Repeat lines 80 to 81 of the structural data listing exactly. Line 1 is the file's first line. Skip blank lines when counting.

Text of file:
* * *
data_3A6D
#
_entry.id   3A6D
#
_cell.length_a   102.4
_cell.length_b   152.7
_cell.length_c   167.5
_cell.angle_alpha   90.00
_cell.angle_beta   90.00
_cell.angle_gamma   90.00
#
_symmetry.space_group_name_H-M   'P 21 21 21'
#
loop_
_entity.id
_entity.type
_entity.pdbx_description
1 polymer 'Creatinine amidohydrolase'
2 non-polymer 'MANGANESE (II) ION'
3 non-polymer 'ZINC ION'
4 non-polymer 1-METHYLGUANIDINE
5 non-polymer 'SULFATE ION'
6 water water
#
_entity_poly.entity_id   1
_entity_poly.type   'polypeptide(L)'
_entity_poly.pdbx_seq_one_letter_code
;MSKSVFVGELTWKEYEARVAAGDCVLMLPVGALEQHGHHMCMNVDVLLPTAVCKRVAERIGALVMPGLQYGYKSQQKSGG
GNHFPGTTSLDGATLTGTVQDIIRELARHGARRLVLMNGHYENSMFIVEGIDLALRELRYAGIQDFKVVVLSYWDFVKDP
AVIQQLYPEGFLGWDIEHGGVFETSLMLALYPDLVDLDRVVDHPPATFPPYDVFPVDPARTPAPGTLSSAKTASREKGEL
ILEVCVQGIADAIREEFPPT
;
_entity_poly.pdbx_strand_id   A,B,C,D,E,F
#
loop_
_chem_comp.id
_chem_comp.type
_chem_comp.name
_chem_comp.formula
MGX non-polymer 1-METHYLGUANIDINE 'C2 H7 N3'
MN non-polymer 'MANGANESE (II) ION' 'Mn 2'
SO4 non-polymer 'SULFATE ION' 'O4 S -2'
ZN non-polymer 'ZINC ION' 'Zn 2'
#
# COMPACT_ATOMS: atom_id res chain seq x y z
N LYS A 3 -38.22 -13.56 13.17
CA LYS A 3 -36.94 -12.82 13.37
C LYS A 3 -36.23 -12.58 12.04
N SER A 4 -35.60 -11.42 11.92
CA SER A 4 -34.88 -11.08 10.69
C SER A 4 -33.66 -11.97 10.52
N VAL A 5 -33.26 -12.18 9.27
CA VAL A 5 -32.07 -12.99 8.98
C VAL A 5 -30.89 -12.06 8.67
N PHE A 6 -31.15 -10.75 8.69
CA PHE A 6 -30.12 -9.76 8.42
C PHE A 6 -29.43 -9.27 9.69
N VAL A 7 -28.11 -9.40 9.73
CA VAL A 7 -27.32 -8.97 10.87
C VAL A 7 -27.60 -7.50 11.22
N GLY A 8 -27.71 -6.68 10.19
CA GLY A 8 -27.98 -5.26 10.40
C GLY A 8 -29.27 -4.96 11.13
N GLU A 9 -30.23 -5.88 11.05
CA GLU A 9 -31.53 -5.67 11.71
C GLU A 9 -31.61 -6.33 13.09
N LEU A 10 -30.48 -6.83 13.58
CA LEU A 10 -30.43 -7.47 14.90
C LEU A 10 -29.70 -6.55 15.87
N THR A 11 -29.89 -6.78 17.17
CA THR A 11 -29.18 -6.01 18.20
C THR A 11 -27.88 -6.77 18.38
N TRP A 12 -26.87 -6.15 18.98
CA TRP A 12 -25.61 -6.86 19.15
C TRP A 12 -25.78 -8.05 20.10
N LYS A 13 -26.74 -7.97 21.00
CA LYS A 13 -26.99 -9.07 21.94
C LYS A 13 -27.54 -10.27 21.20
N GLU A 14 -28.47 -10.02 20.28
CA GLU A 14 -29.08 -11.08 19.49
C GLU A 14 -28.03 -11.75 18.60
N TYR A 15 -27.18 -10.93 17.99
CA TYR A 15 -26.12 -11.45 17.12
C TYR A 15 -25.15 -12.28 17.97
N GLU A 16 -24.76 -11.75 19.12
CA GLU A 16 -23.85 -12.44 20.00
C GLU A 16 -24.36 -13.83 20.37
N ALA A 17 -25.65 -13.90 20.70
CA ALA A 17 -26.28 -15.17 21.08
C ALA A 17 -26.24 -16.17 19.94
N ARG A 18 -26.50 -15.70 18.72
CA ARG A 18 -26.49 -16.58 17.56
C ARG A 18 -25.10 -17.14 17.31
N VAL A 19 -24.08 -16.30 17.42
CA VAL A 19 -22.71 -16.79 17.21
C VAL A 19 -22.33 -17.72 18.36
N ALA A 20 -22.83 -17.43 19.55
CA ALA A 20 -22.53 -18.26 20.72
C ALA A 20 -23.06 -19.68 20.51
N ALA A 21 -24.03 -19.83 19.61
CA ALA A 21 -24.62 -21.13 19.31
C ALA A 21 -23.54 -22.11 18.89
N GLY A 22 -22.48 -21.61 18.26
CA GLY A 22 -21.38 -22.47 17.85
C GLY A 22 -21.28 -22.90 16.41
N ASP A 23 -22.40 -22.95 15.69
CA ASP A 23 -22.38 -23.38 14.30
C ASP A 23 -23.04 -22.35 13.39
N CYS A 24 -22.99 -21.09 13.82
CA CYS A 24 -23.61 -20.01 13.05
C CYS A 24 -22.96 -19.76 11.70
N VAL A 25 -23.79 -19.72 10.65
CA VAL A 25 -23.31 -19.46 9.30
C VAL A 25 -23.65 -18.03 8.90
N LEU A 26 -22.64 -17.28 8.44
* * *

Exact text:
CA GLU A 14 -29.08 -11.08 19.49
C GLU A 14 -28.03 -11.75 18.60